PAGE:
A clogged kitchen in Northwest San Pedro can be a nightmare. Not only does it waste water, but the odour can be overpowering. Whether your clog is the result of food, soap, or just simple wear and tear, it can be frustrating and hard to get rid of. But if you can identify the problem, it’s easier to solve.
If the kitchen sink is backed up, it usually means that something is clogging the drain pipe, or there’s a blockage somewhere else in your plumbing network. This could be a sewer line that’s letting waste and gases escape, or a pipe in your home’s wall that’s broken and won’t drain properly.
First, take a look at your drain to see what’s causing the clog. You’ll want to remove anything you see that might be causing the problem, such as folded paper clips or small plastic hooks. If that doesn’t work, try using a coat hanger to loosen up any deeper obstructions.
Next, inspect your P-trap. This is a curved section of your drainpipe underneath the sink that helps catch any foreign objects that get caught down the pipe and can cause a clog. You can unscrew it to see if you can remove anything inside, or simply use a snake inserted into the pipe to break up and dislodge the object.
You can also run hot water down the drain to see if you can find a visible obstruction. If you can’t, a plumber’s snake or an auger may be necessary to clear your clog.
A clogged garbage disposal is another common culprit behind your clogged kitchen sink. This happens when the food remains that come out of the machine become too large to go down the drain pipe, and they get pushed back up the pipe and into your sink. This can be a frustrating problem and it’s important to clean out your garbage disposal regularly.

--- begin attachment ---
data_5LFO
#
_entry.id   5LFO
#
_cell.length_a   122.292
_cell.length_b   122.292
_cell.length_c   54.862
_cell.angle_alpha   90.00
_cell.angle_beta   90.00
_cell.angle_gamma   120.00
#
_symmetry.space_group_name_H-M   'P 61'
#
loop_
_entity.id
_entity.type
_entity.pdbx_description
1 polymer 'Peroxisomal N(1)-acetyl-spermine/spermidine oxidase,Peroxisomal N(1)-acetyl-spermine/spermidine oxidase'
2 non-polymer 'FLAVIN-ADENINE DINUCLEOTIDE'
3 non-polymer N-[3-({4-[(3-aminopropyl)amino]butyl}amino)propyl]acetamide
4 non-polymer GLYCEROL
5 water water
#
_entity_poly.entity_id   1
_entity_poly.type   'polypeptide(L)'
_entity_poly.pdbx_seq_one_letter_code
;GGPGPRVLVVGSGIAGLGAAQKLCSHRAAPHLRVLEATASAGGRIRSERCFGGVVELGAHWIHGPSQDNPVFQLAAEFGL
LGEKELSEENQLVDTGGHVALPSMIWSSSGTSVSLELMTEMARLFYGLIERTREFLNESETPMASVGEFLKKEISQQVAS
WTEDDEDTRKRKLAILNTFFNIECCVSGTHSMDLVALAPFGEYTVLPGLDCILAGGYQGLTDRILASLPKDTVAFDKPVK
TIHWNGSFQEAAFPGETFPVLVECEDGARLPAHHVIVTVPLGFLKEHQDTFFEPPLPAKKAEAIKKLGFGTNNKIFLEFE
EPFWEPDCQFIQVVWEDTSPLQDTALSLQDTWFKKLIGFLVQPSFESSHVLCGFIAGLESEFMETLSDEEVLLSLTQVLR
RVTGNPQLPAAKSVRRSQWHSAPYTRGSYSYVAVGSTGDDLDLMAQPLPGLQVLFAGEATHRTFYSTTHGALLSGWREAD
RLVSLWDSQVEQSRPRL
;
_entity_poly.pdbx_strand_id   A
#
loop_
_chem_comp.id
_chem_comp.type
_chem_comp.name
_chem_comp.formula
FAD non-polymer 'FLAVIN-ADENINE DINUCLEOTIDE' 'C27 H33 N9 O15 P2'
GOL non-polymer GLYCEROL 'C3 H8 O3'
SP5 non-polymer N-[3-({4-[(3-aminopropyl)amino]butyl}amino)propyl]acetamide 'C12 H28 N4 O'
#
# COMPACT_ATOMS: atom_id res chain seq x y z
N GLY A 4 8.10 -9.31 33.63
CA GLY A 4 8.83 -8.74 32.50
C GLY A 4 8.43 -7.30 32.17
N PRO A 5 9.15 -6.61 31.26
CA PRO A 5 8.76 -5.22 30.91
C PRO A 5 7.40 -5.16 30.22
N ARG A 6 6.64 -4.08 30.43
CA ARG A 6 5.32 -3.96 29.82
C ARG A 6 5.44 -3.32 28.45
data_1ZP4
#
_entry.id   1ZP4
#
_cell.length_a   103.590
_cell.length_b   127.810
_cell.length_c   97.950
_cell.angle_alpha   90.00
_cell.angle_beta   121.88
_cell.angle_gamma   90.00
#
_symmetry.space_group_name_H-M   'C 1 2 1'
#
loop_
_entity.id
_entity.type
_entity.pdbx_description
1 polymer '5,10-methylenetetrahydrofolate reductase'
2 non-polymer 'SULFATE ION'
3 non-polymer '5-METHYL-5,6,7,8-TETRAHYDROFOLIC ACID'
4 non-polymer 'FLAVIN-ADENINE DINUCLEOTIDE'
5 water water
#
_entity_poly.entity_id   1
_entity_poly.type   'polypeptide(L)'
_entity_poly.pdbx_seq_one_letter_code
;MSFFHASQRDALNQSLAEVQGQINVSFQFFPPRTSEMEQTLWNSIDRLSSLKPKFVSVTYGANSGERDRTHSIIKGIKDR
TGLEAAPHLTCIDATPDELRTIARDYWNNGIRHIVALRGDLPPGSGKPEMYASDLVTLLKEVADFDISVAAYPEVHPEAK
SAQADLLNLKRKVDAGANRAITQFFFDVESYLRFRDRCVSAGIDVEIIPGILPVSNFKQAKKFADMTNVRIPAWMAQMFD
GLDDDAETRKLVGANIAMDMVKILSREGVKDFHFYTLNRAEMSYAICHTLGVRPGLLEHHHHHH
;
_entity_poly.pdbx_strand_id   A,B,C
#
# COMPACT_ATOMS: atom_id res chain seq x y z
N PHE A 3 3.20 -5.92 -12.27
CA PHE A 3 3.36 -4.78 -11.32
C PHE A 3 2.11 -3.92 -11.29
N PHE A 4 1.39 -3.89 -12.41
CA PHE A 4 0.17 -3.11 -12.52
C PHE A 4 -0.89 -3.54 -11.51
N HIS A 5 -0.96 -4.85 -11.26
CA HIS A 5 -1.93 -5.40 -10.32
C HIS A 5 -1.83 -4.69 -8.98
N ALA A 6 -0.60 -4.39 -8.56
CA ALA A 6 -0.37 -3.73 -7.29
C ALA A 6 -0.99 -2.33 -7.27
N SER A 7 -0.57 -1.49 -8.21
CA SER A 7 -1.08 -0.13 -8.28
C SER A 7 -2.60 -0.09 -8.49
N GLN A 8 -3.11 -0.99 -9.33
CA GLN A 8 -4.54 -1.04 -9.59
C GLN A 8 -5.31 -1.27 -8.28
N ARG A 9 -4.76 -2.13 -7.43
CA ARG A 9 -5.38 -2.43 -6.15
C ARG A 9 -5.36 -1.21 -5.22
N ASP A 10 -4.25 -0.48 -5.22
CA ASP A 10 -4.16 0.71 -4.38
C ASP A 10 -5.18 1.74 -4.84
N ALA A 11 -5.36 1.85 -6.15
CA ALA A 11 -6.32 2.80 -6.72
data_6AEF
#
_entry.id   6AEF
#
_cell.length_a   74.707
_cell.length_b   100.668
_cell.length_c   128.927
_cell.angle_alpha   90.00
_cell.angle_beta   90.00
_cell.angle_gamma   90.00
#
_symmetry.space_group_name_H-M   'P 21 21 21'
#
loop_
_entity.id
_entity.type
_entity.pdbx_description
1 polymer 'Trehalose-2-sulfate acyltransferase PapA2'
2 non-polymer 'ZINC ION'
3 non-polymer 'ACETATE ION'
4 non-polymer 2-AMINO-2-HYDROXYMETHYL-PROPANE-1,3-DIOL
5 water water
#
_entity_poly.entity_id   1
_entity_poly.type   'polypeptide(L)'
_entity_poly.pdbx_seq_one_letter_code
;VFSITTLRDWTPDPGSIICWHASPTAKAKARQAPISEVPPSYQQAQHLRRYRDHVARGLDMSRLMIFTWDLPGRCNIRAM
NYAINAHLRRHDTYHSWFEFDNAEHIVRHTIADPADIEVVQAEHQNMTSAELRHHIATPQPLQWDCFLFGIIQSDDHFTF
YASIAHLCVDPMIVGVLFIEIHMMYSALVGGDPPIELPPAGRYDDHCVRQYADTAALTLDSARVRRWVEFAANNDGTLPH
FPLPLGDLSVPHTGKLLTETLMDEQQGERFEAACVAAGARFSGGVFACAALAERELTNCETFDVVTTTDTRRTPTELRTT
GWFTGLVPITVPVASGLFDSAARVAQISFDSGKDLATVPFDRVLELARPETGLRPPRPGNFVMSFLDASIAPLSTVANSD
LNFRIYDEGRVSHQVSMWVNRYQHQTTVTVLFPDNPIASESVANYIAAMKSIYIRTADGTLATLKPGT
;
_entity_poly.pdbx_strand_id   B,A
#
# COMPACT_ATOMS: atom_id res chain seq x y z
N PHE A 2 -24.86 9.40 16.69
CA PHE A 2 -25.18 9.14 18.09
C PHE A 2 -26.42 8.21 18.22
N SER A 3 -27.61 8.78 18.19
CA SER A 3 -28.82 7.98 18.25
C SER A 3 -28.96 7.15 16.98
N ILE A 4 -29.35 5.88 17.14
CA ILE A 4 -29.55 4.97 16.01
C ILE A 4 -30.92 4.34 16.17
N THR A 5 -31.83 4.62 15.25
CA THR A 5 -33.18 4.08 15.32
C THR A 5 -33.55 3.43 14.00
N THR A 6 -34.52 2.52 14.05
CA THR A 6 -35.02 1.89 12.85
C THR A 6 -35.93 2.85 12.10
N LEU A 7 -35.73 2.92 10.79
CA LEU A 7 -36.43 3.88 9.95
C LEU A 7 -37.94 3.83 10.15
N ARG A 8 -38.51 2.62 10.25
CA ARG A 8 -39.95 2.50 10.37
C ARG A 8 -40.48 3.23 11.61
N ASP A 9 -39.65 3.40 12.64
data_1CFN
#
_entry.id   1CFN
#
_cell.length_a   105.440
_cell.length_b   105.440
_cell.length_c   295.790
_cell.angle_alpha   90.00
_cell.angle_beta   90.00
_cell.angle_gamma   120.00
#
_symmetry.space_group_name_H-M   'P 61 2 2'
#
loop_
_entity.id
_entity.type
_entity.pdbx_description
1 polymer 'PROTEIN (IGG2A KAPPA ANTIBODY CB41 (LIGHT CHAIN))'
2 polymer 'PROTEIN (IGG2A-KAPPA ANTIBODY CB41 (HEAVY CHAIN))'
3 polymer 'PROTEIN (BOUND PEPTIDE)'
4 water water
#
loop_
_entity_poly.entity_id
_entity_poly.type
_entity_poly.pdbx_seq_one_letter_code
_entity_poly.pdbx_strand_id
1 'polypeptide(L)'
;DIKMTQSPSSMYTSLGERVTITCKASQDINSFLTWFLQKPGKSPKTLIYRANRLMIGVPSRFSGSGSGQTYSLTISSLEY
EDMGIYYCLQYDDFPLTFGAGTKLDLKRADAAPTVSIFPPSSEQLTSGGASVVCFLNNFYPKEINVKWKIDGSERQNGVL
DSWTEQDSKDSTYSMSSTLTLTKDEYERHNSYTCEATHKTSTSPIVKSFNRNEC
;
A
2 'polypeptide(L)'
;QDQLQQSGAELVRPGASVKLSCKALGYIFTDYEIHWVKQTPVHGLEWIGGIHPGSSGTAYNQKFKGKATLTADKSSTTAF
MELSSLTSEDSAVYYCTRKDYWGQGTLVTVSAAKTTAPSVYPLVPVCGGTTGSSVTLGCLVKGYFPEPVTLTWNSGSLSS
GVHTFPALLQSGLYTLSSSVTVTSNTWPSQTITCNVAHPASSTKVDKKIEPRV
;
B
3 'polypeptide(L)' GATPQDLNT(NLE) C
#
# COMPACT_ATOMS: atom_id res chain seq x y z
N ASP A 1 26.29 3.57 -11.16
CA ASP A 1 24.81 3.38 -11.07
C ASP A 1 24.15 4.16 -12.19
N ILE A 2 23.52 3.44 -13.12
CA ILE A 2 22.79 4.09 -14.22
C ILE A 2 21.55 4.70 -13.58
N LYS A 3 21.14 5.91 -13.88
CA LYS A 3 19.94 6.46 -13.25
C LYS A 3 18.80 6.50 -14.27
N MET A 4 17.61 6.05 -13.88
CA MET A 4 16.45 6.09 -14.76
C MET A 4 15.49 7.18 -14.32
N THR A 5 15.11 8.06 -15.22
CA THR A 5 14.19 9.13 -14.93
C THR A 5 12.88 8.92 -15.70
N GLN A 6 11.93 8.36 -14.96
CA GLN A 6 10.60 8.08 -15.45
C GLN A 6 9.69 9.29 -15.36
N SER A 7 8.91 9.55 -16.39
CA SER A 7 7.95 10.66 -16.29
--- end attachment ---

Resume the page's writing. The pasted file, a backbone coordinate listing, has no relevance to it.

Some foods, like pasta and potatoes, can expand as they’re exposed to water. The extra water causes them to form a paste that can get stuck in the pipes and create a clog. To avoid this, dispose of these items in the trash can rather than in the drain.
Other items that can cause a clog include coffee grounds, soaps, fats and cooking greases. Any of these ingredients can harden in the water and form a blockage when they come in contact with cool interiors of your kitchen sink’s pipes.
Baking soda and vinegar are natural drain cleaners that can break up light stoppages, but they’re not meant for a major clog, advises Mushinski. “To use this method, you need to make sure that the clog is free of standing water, so you can pour a cup of baking soda and a cup of white vinegar down the drain.”
You can also try a plunger, but it won’t clear the blockage as quickly. The pressure of the plunger will push the food debris up and out, but you’ll need to continue pushing it down as well.